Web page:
(Nov. 17) Produce industry lobbyists were trying to get the Specialty Crops Competitiveness Act on the “to do” list of the lame duck Senate session before lawmakers adjourned for Thanksgiving.

Meanwhile, lobbyists also were laying the groundwork for possible consideration of legislation that would repeal mandatory country-of-origin labeling of agricultural products.

With senators loathe to spend any extra time in Washington, D.C., before the Thanksgiving break, the task was not easy.

Tom Stenzel, president of the United Fresh Fruit & Vegetable Association, Washington, D.C., said getting legislative business done after the election is difficult.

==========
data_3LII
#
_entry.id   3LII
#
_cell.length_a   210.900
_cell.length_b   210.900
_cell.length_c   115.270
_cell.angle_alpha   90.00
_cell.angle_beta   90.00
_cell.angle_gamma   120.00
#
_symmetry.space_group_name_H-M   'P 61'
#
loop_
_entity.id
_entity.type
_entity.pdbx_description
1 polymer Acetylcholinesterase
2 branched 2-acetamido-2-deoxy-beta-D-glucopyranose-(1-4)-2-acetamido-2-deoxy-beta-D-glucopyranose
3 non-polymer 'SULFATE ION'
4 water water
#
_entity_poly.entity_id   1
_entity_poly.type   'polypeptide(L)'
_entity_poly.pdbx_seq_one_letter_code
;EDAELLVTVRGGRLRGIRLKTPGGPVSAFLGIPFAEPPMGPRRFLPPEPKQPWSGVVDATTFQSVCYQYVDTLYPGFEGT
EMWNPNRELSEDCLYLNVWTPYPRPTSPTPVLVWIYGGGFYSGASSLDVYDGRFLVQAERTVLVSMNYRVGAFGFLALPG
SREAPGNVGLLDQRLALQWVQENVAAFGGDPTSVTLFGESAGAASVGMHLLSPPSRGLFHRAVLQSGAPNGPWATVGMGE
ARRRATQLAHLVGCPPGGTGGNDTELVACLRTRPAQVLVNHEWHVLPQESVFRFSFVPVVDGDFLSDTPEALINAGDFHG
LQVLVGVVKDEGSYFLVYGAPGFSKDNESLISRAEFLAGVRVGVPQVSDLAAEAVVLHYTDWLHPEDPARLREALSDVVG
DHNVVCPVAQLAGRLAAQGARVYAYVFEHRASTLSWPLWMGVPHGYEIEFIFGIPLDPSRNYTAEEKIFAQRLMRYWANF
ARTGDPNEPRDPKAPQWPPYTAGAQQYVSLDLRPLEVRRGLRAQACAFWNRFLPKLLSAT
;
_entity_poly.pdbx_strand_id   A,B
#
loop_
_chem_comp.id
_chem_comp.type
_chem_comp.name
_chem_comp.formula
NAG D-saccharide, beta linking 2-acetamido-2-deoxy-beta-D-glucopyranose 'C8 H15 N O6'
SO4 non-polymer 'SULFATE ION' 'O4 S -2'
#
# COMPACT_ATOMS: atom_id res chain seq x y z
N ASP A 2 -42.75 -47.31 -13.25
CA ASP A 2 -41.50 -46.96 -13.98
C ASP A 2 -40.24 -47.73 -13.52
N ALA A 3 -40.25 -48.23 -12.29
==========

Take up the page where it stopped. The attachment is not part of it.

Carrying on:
“Nobody wants to stick around very long, but this is the week to try to break it free,” he said

Hope remained — perhaps a 50% chance — that the specialty crop bill could be passed toward the end of the session, which could extend to the week of Nov. 22.

“Everything we have heard in the Senate is that it should pass by unanimous consent,” said Tom Nassif, president of Western Growers, Irvine, Calif.

Stenzel said he doesn’t think the Senate will return after the Thanksgiving break, so everything that will be done has to be accomplished before then.